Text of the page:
Adolescents try being transgender to be trendy, to stand out from peers, psychiatrist says

Lulu, a transgender girl, reads a book in her room at her home in Buenos Aires July 25, 2013. | Reuters/Stringer

An Australian child psychologist said that some children and adolescents are trying out being transgender because they want to stand out from their peers and be "different."

Psychiatrist Dr. Stephen Stathis, who runs a gender clinic at the Lady of Cilento Children's Hospital in the state of Queensland, Australia, said that he had a lot of adolescents who wanted to try being transgender because they thought that it is trendy.

"One said to me, 'Dr Steve ... I want to be transgender, it's the new black,'" Stathis narrated.

The psychiatrist said that many of the children he sees in his clinic are just confused about their sexuality and not really gender dysphoric.

He noted that many children are "getting their sexual identity mixed up with their gender identity." He explained that some of them are "gender variant," which means that they enjoy activities that are associated with the other gender but do not identify with it.

Stathis said that he had seen girls who have been sexually abused and wanted to identify as transgender. "The girls say, 'If only I had been a male I wouldn't have been abused,'" he recounted.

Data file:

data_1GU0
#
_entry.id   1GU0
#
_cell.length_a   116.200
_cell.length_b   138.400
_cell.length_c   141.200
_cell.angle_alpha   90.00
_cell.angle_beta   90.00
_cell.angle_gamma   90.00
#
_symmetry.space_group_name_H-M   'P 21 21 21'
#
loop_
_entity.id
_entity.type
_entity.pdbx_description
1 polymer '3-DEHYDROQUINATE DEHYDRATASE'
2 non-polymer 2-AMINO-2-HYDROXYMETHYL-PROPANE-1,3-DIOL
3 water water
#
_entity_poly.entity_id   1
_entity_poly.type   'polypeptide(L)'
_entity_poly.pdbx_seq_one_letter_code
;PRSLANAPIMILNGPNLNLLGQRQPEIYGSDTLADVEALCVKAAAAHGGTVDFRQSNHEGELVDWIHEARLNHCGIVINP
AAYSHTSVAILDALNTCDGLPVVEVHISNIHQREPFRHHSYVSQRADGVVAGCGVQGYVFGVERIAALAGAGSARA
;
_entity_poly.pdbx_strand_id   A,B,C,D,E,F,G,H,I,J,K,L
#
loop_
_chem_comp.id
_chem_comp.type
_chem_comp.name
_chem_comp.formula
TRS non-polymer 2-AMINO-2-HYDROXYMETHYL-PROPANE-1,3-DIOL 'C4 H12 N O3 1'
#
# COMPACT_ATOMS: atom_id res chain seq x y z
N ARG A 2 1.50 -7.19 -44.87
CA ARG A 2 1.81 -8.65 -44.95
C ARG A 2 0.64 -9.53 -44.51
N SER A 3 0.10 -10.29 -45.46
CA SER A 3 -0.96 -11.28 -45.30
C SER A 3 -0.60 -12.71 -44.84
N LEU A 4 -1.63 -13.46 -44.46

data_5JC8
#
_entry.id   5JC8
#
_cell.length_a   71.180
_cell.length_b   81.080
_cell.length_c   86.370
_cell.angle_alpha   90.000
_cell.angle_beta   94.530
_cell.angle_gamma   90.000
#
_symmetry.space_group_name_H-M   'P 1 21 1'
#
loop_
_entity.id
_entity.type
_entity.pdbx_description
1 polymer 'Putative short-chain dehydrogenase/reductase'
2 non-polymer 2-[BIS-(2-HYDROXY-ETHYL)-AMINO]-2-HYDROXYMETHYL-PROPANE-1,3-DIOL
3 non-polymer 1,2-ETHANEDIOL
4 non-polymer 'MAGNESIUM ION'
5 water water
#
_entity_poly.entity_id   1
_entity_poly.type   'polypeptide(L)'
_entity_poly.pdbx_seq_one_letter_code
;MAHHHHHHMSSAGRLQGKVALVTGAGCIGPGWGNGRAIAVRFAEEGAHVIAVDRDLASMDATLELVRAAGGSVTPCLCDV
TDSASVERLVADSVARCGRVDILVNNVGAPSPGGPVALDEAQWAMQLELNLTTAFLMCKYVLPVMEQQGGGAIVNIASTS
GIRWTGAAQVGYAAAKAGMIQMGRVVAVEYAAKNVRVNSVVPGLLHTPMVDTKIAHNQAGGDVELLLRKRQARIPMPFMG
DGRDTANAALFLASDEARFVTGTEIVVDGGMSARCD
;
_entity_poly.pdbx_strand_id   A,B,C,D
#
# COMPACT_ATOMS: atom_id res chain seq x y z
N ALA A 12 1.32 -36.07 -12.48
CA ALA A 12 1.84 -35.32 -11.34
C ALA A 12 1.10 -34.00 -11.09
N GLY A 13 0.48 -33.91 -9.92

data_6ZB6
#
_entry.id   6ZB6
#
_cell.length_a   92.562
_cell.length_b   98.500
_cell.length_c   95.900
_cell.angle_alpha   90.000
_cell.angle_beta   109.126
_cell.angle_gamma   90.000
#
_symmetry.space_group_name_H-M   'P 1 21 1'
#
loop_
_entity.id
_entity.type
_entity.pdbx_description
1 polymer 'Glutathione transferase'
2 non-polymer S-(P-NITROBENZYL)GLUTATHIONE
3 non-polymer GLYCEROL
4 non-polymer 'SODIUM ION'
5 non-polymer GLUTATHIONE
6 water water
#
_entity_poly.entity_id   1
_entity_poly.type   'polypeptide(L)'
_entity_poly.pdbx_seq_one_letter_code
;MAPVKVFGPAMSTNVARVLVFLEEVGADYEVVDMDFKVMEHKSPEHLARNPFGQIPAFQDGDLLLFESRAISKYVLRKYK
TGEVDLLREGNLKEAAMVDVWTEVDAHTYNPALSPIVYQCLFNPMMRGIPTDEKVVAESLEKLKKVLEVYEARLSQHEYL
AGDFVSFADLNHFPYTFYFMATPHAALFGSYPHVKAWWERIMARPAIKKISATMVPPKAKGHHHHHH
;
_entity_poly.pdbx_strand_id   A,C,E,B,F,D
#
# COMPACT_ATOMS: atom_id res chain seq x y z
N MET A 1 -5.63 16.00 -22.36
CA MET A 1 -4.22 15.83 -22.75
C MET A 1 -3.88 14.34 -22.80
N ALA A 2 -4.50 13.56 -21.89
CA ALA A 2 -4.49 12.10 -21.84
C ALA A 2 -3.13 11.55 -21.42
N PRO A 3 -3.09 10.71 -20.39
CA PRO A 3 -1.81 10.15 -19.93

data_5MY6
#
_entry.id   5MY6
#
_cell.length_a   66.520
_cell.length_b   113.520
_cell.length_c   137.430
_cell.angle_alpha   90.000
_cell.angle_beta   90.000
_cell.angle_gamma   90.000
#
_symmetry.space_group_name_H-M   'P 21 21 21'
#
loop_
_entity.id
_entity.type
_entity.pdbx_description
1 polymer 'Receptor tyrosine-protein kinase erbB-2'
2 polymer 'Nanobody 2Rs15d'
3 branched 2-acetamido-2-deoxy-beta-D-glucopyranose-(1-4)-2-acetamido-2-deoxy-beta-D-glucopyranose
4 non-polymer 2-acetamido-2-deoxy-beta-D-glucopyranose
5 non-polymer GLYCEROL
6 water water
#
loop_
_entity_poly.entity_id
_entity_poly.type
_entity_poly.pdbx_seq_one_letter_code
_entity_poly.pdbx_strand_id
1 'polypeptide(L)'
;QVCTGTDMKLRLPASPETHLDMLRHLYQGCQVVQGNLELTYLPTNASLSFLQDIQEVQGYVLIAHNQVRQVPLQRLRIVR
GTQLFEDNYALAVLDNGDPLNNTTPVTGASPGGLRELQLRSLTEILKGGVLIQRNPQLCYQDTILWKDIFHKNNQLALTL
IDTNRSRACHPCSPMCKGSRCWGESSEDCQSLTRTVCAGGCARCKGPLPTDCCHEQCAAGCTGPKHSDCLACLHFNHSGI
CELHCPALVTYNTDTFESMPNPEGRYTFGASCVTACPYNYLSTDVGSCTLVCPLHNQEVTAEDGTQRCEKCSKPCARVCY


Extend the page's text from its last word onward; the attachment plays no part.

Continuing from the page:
The psychiatrist explained that some children are desperate to be transgender that they start puberty blockers then progress to irreversible hormone treatment.

"I've seen genital mutilation, some who try to cut off their penis. The thought of touching their genitals is so abhorrent they don't wash them and get infections," he told The Courier Mail.

Stathis' observations are consistent with the findings of a study on gender dysphoria in children released by the American College of Pediatricians in 2016.

The 2016 study found that many children "self-diagnose" as transgender after social media "binges."

"This suggests that social contagion may be at play. In many schools and communities, there are entire peer groups 'coming out' as trans at the same time," the study stated.

The study also indicated that factors such as parental abuse and social reinforcement could influence a child mentally and such factors could "contribute to the development and/or persistence" of gender dysphoria.

Stathis supports giving puberty blockers, which stalls the development of sex-specific characteristics, to children entering puberty. He said that it would help children who identify as transgender avoid depression.

Although puberty blockers are generally considered safe, the American College of Pediatricians warns against their use as its full effects are still unknown.